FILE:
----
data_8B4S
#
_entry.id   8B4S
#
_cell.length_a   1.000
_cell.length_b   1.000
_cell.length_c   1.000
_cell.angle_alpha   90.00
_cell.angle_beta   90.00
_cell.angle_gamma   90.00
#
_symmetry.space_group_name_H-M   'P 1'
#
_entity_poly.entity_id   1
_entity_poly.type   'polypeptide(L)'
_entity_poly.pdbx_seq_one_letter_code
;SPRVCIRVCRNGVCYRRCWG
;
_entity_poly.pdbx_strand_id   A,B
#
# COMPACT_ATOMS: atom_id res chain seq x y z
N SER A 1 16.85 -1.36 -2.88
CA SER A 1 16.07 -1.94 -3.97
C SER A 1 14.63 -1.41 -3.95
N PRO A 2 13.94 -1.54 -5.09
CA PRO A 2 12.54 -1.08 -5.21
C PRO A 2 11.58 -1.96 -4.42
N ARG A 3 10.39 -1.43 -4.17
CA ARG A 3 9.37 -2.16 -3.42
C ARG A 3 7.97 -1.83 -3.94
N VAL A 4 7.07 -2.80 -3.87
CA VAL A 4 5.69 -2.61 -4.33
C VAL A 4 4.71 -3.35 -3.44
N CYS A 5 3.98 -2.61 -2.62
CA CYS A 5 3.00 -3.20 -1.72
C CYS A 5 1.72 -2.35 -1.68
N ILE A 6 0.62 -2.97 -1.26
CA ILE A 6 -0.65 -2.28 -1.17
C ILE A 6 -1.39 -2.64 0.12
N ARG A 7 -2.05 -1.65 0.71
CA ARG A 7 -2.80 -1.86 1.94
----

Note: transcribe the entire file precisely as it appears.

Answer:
data_8B4S
#
_entry.id   8B4S
#
_cell.length_a   1.000
_cell.length_b   1.000
_cell.length_c   1.000
_cell.angle_alpha   90.00
_cell.angle_beta   90.00
_cell.angle_gamma   90.00
#
_symmetry.space_group_name_H-M   'P 1'
#
_entity_poly.entity_id   1
_entity_poly.type   'polypeptide(L)'
_entity_poly.pdbx_seq_one_letter_code
;SPRVCIRVCRNGVCYRRCWG
;
_entity_poly.pdbx_strand_id   A,B
#
# COMPACT_ATOMS: atom_id res chain seq x y z
N SER A 1 16.85 -1.36 -2.88
CA SER A 1 16.07 -1.94 -3.97
C SER A 1 14.63 -1.41 -3.95
N PRO A 2 13.94 -1.54 -5.09
CA PRO A 2 12.54 -1.08 -5.21
C PRO A 2 11.58 -1.96 -4.42
N ARG A 3 10.39 -1.43 -4.17
CA ARG A 3 9.37 -2.16 -3.42
C ARG A 3 7.97 -1.83 -3.94
N VAL A 4 7.07 -2.80 -3.87
CA VAL A 4 5.69 -2.61 -4.33
C VAL A 4 4.71 -3.35 -3.44
N CYS A 5 3.98 -2.61 -2.62
CA CYS A 5 3.00 -3.20 -1.72
C CYS A 5 1.72 -2.35 -1.68
N ILE A 6 0.62 -2.97 -1.26
CA ILE A 6 -0.65 -2.28 -1.17
C ILE A 6 -1.39 -2.64 0.12
N ARG A 7 -2.05 -1.65 0.71
CA ARG A 7 -2.80 -1.86 1.94